Global Context

The world’s fisheries are in a global decline. Fish populations are rapidly collapsing due to over-harvesting caused in part by advanced fishing technologies. This is being driven by a dramatic increase in the consumption of fish protein.

The world’s capture fisheries peaked in the late 1980s and, despite increased fishing efforts, catch rates have dropped. To meet the demand for seafood, aquaculture has expanded greatly, increasing 86 percent in the last decade.

While some forms of aquaculture hold promise as sustainable options to meet seafood demand, the practices used to farm salmon, which consumes more fish protein than can be produced and causes harm to local ecosystems, puts undue strain on our oceans.

High trophic fish, or fish high on the natural food chain, fetch the highest prices in the marketplace. As a result, growth in the aquaculture sector has been dominated by unsustainable production of salmon. Farming salmon on an industrial scale degrades marine food webs over the long term, but expansion continues because production is profitable for companies in the short term.

Multinational Players

Globally, a few Norwegian multinational corporations with operations primarily in Norway, Chile, Canada and the United Kingdom dominate industrial salmon farming.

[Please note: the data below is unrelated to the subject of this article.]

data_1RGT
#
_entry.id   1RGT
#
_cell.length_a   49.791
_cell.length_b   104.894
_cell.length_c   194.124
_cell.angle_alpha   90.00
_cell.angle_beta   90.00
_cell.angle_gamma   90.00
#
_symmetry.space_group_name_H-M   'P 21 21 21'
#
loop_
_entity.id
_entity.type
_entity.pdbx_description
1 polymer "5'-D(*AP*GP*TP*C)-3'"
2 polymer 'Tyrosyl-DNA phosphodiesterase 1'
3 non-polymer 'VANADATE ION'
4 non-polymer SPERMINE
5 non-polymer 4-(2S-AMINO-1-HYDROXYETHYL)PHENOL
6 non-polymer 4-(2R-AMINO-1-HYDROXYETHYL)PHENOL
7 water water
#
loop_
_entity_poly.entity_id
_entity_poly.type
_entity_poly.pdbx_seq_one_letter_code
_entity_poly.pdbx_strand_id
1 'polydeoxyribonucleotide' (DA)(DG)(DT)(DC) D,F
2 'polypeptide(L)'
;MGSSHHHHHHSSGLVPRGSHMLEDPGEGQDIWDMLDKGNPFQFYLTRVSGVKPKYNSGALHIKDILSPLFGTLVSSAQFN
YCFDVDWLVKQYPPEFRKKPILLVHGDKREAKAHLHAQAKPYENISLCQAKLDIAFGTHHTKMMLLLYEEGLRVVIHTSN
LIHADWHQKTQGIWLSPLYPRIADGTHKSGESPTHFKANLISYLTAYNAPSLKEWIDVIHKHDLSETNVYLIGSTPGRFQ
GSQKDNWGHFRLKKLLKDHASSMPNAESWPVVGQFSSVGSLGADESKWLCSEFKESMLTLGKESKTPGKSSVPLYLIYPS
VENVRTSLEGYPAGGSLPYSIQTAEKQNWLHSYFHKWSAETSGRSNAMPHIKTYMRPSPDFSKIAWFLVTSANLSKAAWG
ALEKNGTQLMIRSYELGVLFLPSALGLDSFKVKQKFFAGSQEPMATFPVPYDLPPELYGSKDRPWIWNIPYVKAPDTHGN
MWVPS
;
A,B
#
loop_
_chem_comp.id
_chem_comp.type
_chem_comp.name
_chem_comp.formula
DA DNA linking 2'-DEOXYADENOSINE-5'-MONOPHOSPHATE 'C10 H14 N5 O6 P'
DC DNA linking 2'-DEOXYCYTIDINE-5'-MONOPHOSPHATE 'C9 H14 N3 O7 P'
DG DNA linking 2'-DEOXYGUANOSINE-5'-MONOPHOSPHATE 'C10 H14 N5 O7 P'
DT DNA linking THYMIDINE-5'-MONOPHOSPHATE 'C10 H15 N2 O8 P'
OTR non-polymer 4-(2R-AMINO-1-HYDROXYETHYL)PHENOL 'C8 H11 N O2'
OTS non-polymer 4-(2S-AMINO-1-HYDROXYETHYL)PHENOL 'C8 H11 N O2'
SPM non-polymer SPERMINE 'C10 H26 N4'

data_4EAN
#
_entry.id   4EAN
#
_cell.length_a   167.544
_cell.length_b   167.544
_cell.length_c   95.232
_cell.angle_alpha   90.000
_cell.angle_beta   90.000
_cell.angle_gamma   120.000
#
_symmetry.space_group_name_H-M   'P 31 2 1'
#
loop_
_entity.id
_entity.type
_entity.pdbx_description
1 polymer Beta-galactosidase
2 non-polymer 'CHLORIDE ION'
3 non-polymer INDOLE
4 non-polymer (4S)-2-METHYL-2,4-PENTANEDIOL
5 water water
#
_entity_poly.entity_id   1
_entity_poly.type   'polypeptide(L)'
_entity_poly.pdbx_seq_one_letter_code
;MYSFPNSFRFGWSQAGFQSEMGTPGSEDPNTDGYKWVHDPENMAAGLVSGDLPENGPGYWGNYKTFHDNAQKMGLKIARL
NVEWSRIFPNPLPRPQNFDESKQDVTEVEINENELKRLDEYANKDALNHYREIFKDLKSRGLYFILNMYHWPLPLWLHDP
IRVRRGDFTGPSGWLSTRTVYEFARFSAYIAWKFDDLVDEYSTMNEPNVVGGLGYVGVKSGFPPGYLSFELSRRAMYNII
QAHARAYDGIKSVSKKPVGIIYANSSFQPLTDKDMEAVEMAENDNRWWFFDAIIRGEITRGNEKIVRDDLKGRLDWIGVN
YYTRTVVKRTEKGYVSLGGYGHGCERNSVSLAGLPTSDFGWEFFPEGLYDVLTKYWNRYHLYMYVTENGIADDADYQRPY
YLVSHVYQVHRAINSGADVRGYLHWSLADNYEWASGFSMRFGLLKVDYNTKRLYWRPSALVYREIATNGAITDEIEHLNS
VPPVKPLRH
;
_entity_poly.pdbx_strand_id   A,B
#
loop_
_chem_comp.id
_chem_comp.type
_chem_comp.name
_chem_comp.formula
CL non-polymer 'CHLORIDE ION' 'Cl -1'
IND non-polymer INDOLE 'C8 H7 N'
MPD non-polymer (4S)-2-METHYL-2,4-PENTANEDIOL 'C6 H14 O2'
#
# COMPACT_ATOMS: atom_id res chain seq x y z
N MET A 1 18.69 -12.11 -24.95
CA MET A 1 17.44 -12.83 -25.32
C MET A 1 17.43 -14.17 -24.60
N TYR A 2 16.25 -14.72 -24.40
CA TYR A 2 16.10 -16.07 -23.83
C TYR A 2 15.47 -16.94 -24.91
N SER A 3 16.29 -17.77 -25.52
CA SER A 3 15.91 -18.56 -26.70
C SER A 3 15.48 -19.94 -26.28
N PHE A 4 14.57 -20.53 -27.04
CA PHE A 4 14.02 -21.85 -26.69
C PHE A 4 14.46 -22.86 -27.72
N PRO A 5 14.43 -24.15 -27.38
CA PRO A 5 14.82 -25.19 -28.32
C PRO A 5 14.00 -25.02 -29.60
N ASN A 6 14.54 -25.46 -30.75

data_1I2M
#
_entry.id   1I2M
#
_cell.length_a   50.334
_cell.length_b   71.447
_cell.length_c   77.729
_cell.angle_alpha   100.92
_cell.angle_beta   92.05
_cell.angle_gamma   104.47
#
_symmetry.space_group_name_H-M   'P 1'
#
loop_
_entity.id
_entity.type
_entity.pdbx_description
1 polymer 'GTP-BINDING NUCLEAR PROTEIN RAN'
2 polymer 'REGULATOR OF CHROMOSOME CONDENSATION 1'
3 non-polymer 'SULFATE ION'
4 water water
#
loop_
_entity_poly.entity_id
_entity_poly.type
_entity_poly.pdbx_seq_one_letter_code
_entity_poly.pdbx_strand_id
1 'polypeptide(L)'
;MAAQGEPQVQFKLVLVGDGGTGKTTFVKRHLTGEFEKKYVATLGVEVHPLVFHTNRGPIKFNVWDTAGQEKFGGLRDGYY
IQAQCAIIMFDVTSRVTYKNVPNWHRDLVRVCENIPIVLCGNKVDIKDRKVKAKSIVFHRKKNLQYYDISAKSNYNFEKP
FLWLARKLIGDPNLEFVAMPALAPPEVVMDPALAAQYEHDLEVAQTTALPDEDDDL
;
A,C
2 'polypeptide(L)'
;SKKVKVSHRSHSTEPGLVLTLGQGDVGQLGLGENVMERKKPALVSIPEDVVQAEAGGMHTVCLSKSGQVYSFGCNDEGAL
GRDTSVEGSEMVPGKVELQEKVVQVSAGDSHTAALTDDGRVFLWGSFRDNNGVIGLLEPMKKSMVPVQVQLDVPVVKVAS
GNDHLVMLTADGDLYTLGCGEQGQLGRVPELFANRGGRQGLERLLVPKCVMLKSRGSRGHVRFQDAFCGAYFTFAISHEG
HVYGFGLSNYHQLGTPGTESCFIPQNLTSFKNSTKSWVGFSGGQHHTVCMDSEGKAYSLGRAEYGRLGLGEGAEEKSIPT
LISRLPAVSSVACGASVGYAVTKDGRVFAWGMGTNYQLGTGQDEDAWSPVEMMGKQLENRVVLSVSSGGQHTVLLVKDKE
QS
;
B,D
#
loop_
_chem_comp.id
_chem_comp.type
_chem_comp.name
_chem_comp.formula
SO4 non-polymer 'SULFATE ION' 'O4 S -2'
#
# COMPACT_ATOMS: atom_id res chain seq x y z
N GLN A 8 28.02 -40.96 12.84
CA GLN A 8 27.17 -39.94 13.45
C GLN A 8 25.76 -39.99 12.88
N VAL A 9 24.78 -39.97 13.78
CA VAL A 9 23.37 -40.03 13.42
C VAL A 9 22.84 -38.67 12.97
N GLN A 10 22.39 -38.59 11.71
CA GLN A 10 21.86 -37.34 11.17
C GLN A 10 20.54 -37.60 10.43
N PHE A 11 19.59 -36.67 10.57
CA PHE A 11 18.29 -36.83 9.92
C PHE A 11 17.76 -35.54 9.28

In Canada, the majority of salmon farms are found in British Columbia and New Brunswick with recent expansion in Nova Scotia and Newfoundland.

In British Columbia, three Norwegian-owned companies control 90% of the province’s salmon farms.

Chilean Operations

Farmed salmon represents a net loss of fish protein. It takes an average of 1.5 – 8 kilograms of wild fish to produce 1 kg of farmed salmon. In Chile, up to 8 kg of wild fish can be used and the phenomenal expansion of salmon farming, much of it spurred by Norwegian-based corporations, has brought staggering environmental and socio-economic impacts to the region.

The Market

  • Chile is the world’s second largest producer of salmon after Norway, with well over $1 billion US in production annually.
  • The majority of Chile’s vast production is sold to the US and Japan.

Disease

  • Chilean salmon farms are known for their heavy, indiscriminate use of antibiotics and unreliable reporting of drug use or disease incidents.
  • Last year, out of control disease and parasite outbreaks wiped out millions of fish in the densely packed farms.

Human Rights

  • Many Chilean salmon farm workers receive average monthly wages of US $200, while their Norwegian counterparts earn 378% more.

What You Can Do

Increasingly North Americans are becoming a conscientious group of consumers willing to vote with their purchasing power. Farmed salmon will continue to be an unsustainable product until the industry makes the shift to closed containment systems and addresses the source and composition of feed. Until then, don’t buy farmed salmon and ask your favorite food markets and restaurants not to sell it.

Sign up for the Farmed and Dangerous Monthly eNewsletter for news and action alerts or, find out about more sustainable seafood options.